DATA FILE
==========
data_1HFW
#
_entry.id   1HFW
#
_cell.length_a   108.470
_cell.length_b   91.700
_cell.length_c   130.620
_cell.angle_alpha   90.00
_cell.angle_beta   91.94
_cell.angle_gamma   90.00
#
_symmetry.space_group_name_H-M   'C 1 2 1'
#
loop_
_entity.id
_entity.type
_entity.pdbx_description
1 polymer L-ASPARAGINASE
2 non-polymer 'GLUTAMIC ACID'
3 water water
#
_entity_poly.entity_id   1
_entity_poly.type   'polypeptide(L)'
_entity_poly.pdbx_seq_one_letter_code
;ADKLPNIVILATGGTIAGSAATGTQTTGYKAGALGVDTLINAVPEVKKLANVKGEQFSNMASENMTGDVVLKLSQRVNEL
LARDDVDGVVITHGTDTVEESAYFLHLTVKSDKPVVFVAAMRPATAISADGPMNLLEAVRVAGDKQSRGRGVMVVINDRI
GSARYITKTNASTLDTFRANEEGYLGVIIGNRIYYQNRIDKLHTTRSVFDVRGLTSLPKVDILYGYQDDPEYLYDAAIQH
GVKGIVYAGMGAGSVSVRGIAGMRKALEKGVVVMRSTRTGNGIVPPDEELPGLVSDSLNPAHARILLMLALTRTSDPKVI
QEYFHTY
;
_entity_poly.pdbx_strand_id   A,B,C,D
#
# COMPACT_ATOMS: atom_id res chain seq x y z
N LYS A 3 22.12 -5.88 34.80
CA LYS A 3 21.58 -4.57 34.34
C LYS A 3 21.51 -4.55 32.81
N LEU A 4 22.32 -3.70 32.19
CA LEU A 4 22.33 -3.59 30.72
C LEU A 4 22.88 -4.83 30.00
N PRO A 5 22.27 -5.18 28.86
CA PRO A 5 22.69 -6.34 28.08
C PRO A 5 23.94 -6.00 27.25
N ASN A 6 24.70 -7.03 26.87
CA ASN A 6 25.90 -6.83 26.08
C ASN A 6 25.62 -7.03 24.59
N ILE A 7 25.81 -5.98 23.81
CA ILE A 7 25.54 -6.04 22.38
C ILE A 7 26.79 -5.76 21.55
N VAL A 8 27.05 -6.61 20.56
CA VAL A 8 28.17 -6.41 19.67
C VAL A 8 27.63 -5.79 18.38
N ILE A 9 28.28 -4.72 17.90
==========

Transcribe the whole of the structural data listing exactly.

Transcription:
data_1HFW
#
_entry.id   1HFW
#
_cell.length_a   108.470
_cell.length_b   91.700
_cell.length_c   130.620
_cell.angle_alpha   90.00
_cell.angle_beta   91.94
_cell.angle_gamma   90.00
#
_symmetry.space_group_name_H-M   'C 1 2 1'
#
loop_
_entity.id
_entity.type
_entity.pdbx_description
1 polymer L-ASPARAGINASE
2 non-polymer 'GLUTAMIC ACID'
3 water water
#
_entity_poly.entity_id   1
_entity_poly.type   'polypeptide(L)'
_entity_poly.pdbx_seq_one_letter_code
;ADKLPNIVILATGGTIAGSAATGTQTTGYKAGALGVDTLINAVPEVKKLANVKGEQFSNMASENMTGDVVLKLSQRVNEL
LARDDVDGVVITHGTDTVEESAYFLHLTVKSDKPVVFVAAMRPATAISADGPMNLLEAVRVAGDKQSRGRGVMVVINDRI
GSARYITKTNASTLDTFRANEEGYLGVIIGNRIYYQNRIDKLHTTRSVFDVRGLTSLPKVDILYGYQDDPEYLYDAAIQH
GVKGIVYAGMGAGSVSVRGIAGMRKALEKGVVVMRSTRTGNGIVPPDEELPGLVSDSLNPAHARILLMLALTRTSDPKVI
QEYFHTY
;
_entity_poly.pdbx_strand_id   A,B,C,D
#
# COMPACT_ATOMS: atom_id res chain seq x y z
N LYS A 3 22.12 -5.88 34.80
CA LYS A 3 21.58 -4.57 34.34
C LYS A 3 21.51 -4.55 32.81
N LEU A 4 22.32 -3.70 32.19
CA LEU A 4 22.33 -3.59 30.72
C LEU A 4 22.88 -4.83 30.00
N PRO A 5 22.27 -5.18 28.86
CA PRO A 5 22.69 -6.34 28.08
C PRO A 5 23.94 -6.00 27.25
N ASN A 6 24.70 -7.03 26.87
CA ASN A 6 25.90 -6.83 26.08
C ASN A 6 25.62 -7.03 24.59
N ILE A 7 25.81 -5.98 23.81
CA ILE A 7 25.54 -6.04 22.38
C ILE A 7 26.79 -5.76 21.55
N VAL A 8 27.05 -6.61 20.56
CA VAL A 8 28.17 -6.41 19.67
C VAL A 8 27.63 -5.79 18.38
N ILE A 9 28.28 -4.72 17.90